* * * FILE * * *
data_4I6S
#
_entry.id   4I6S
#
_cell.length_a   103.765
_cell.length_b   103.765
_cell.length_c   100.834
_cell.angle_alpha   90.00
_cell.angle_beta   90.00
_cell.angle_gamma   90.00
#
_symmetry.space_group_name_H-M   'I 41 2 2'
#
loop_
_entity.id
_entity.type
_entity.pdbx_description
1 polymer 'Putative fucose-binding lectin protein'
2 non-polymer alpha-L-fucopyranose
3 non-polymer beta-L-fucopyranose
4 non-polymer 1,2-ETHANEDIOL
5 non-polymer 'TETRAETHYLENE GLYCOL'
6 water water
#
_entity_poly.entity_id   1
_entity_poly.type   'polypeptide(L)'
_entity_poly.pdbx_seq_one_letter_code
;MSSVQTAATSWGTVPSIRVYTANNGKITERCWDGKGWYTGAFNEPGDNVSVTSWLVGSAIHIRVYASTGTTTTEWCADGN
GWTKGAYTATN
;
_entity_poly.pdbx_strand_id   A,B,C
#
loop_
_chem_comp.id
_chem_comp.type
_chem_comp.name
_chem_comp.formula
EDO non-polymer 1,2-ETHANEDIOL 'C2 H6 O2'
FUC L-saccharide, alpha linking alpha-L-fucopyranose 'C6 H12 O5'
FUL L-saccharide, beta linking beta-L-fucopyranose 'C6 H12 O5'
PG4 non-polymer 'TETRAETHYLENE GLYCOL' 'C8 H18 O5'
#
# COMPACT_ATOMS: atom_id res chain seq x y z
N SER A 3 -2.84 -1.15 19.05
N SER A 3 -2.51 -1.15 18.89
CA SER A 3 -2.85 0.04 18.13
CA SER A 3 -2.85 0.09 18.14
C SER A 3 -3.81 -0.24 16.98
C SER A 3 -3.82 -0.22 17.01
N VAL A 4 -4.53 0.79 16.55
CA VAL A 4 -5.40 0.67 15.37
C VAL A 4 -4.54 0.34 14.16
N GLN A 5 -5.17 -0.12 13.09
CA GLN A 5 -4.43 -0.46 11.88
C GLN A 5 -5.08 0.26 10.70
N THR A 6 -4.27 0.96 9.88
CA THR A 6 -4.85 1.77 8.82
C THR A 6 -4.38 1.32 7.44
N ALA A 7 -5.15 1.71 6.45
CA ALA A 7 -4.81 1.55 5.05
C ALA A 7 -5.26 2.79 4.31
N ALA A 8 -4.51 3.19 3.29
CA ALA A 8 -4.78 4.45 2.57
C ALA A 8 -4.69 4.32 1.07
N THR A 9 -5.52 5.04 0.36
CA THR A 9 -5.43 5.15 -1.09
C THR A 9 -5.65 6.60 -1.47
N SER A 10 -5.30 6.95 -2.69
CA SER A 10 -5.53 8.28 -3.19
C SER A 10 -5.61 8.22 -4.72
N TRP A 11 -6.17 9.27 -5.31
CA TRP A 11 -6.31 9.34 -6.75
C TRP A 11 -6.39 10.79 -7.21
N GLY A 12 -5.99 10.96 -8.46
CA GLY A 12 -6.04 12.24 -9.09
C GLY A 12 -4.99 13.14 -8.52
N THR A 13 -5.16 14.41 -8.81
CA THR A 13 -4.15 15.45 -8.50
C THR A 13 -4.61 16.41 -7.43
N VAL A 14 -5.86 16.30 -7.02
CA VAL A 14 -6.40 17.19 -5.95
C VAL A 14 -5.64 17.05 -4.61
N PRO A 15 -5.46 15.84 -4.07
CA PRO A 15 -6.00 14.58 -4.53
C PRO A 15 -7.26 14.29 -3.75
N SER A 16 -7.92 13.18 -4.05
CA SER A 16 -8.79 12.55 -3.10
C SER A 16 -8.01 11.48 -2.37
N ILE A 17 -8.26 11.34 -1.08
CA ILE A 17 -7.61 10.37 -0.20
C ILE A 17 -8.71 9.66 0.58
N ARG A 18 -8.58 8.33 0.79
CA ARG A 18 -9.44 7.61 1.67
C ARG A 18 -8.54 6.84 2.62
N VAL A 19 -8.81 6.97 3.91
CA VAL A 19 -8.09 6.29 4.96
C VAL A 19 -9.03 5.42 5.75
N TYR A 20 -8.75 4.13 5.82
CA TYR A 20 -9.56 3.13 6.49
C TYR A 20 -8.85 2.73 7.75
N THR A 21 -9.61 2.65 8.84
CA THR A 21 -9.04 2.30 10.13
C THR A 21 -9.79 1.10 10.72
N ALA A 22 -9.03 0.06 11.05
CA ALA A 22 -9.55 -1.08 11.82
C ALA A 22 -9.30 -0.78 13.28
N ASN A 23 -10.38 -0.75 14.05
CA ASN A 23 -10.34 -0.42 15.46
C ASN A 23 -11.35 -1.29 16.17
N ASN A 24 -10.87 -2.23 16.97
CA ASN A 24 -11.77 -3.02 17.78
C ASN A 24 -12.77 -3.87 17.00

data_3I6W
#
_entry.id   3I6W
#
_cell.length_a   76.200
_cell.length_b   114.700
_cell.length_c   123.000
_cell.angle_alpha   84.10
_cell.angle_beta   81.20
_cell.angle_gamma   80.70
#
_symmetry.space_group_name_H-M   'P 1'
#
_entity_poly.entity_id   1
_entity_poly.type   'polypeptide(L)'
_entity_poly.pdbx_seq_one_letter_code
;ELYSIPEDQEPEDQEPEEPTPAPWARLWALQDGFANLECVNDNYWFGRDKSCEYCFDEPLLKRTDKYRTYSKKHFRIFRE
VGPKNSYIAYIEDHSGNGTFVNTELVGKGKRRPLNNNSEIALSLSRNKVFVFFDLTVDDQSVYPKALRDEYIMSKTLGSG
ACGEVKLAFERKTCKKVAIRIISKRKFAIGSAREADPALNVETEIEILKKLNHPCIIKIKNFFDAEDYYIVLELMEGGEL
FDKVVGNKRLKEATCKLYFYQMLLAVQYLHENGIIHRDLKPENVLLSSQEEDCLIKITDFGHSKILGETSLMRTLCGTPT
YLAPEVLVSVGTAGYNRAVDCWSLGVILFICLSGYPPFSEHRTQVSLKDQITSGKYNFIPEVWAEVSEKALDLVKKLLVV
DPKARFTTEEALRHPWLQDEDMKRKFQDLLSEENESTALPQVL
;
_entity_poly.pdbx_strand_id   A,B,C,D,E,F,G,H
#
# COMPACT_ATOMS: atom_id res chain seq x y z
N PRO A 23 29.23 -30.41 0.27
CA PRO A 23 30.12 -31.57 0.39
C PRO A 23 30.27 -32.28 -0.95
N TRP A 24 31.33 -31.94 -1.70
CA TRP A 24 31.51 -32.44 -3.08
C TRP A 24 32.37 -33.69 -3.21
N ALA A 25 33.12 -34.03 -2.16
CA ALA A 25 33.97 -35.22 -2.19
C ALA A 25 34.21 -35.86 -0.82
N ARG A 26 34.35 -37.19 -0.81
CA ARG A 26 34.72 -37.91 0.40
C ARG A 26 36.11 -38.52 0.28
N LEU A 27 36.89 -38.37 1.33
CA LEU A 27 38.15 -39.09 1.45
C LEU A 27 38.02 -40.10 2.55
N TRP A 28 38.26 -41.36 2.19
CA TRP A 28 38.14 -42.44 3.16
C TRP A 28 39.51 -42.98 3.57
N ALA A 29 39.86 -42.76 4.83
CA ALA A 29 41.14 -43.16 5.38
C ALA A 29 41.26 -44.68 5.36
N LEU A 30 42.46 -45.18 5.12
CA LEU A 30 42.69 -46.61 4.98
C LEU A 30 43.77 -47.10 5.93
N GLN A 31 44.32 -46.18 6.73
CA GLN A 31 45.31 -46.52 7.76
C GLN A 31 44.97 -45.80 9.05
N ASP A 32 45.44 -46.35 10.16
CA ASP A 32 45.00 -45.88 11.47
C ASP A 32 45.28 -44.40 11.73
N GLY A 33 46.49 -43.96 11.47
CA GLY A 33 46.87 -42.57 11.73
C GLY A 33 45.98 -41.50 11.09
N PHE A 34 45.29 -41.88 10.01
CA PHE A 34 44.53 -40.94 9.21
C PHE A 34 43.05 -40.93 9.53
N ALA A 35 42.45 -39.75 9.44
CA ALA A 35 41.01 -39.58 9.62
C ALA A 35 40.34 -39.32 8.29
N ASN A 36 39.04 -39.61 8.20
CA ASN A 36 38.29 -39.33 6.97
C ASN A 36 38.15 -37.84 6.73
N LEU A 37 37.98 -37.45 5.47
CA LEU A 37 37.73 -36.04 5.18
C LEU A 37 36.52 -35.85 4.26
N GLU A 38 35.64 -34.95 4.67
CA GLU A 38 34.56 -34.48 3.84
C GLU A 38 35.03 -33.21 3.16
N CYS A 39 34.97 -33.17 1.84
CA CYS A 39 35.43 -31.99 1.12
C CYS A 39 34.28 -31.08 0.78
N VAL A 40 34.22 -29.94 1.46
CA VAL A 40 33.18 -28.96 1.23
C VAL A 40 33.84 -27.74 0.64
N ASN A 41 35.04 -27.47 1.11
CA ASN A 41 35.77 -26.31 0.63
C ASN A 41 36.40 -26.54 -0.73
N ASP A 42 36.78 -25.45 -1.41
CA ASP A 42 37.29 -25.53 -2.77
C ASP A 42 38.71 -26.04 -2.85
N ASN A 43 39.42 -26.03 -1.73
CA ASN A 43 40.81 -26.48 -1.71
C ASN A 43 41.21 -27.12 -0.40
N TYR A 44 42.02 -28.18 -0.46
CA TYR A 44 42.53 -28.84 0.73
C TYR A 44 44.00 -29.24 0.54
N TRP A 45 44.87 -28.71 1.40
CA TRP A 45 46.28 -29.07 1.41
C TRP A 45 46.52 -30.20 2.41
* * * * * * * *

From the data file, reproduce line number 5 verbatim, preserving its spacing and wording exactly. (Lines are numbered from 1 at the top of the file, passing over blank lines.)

_cell.length_a   103.765